Anatomy of Agony

I have finally come out the other end of a period of chronic pain. Spending three weeks coping with a level of pain that meant sleep was impossible, driving would have been very inadvisable and even dressing became too difficult to consider has dramatic effects on both your physical and mental well being. Everyone who suffers from chronic pain has the same experience of this debilitating problem.

Now I have a usual level of pain, caused by a spinal injury, a dislocated right hip, trapped nerves and aging shoulders (one of the joys of using a wheelchair, your shoulders do much more work than they were meant to and so age more quickly). I am used to dealing with this, and have found ways of doing so. Yes, it can be annoying and can mean that I find myself less focused or easily annoyed on a day when the pain is a little more than usual. However, every now and then events conspire to create a massive spike in my pain levels, and then things really do go off the rails.

This time I fractured my ankle, tore a muscle in my back and thus caused a set of trapped nerves to become inflamed. This led to my sensation below my waist to become “hyper-sensitive”. Hyper-sensitivity is where all normal feelings and sensations are increased to an almost unbearable level. When it happens I find wearing socks and trousers an agony, so you can imagine what might happen when it combines with a fractured ankle. Stupidly I did all this when trying to find out if I might be able to go back into club DJ-ing. Proof that however much this government might be trying to get disabled people back to work, until the built environment is fully inclusive this ambition is going to be one hell of a struggle. Whatever this event meant politically, personally it was a period of hell.

It started as a niggle in my right ankle and within two hours had grown to a level of pain that had me screaming the house down. My poor neighbours, they must have thought someone was murdering me. It felt they were to me. Pain is strange. When it takes hold it almost has a physical presence. I know when I had broken my back for the second time in 1999, as my spine collapsed the pain took on a physical element. As the nerves to my toes where being crushed I was kept awake by what felt like rats gnawing at my feet. Of course I didn’t have rodents eating me, but what was happening was the brain read the different nerve impulses and tried to make sense of them. But not only do situations like this happen, but pain itself feels like a entity has taken hold of your body. Especially terrifying as I could not feel my feet at this time. I know have full feeling below my waist, but at times of extreme pain this is not a boon. Oh no.

I will admit I have a strange relationship with my body. It has been the cause of many problems in my life, and so I do tend to feel that “I” live in my body and we are at constant battle. It’s how I have overcome many illnesses and debilitating physical problems. I battle them and my body equally. It never wins. When this hyper-pain strikes it isn’t my body that is fighting me yet again, it feels like something else. Like an dark entity takes over and it is trying to break me using pain as a weapon.

All this might sound like it is taking on a spiritual element but it is more that the way the brain struggles to cope with situations like this are what has led to our need to find supernatural reasons and causes. I know there isn’t an evil spirit taking over my body, and that it is a purely physical function of pain, it does feel like you are battling something “other”. I am sure that this is something that evolved to enable us to fight back, by battling against this entity instead of our own bodies. And it is a battle. Many times in the last weeks I have found myself unable to continue. Yet continue I must, and did. I also won. I always have. I always will.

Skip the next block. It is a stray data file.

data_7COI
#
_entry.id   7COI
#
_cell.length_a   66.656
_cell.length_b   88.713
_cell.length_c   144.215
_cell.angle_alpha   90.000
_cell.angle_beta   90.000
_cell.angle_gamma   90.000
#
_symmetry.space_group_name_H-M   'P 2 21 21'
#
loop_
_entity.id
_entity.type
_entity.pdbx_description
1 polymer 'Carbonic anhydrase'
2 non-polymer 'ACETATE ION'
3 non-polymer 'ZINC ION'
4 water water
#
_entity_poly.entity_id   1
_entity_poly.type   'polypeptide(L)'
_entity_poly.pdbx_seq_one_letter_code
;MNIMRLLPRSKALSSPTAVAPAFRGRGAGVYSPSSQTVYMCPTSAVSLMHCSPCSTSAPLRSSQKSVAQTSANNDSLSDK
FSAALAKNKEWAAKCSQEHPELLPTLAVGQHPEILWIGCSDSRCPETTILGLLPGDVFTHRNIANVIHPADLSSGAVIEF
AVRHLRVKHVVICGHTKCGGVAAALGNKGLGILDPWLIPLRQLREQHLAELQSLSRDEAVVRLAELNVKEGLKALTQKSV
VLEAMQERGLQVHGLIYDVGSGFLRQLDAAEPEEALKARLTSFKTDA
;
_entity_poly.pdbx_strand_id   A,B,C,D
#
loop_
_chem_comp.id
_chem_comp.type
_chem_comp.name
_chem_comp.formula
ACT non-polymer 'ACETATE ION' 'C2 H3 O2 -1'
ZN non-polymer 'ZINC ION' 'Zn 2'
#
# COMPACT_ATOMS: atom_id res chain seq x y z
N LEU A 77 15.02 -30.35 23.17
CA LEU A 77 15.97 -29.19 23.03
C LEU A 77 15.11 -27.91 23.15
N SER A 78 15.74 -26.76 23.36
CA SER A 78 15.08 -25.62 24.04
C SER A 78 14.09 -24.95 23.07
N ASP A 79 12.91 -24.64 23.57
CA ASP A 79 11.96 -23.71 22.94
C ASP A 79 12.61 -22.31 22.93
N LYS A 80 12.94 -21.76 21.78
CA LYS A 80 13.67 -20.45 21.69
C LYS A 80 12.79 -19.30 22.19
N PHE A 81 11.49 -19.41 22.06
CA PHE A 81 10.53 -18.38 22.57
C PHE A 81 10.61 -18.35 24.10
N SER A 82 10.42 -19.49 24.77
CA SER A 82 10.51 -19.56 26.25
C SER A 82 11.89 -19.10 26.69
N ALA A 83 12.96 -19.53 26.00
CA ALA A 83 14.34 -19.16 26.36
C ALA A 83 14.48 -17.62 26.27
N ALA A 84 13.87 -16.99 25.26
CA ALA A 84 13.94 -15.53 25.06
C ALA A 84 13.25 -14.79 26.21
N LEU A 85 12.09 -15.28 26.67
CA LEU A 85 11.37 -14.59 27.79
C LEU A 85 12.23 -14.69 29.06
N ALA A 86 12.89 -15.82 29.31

During the moments where I feel the battle is too much to continue, I have an insight into those people who want euthanasia. Yet I know in my heart I will prevail, and so it saddens me. During the huge internal battle against this pain monster, I regularly am struck with tragedy of those who want to die, and especially those who do. I know how easy it would be to bow out, and what a relief it would be too. But there is no way I will go without a fight. Once the battle is over I know I was right.

I don’t know why I felt I should write this blog. I just wanted to put out into the ether my thoughts on pain and how it effects you. Everyone I have spoken to who suffers from chronic pain has a similar experience of it. Those who have continuous chronic pain seem to cope better on a day to day basis, thanks to finding mechanisms of treating the pain via various ways, but they do find that the pain gets to them eventually, whether it is physically or mentally. I know I am lucky. I have these periods ever six months to a year, and while they are terrifying while they last, once they are over I can go back to my usual pain and my usual life. Yes even my usual pain does effect the way I live, but it doesn’t stop me dead.

All of us that has pain as part of their disability knows how little that is considered by the greater public. No one looks at someone like me and even thinks of pain. In fact feeling isn’t normally something people associate with paraplegia! Many conditions that are hidden disabilities have pain within them. One day I hope that the public, and especially the government, understand how pain effects ones life and might even start to find ways of helping us fight the spectre of pain.

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2 thoughts on “Anatomy of Agony

  • Remember your quote you gave when we had the session at Herts PASS? “Never let Knock backs get you down” Hey you remember that and hope that gives you some comfort my lovely friend!

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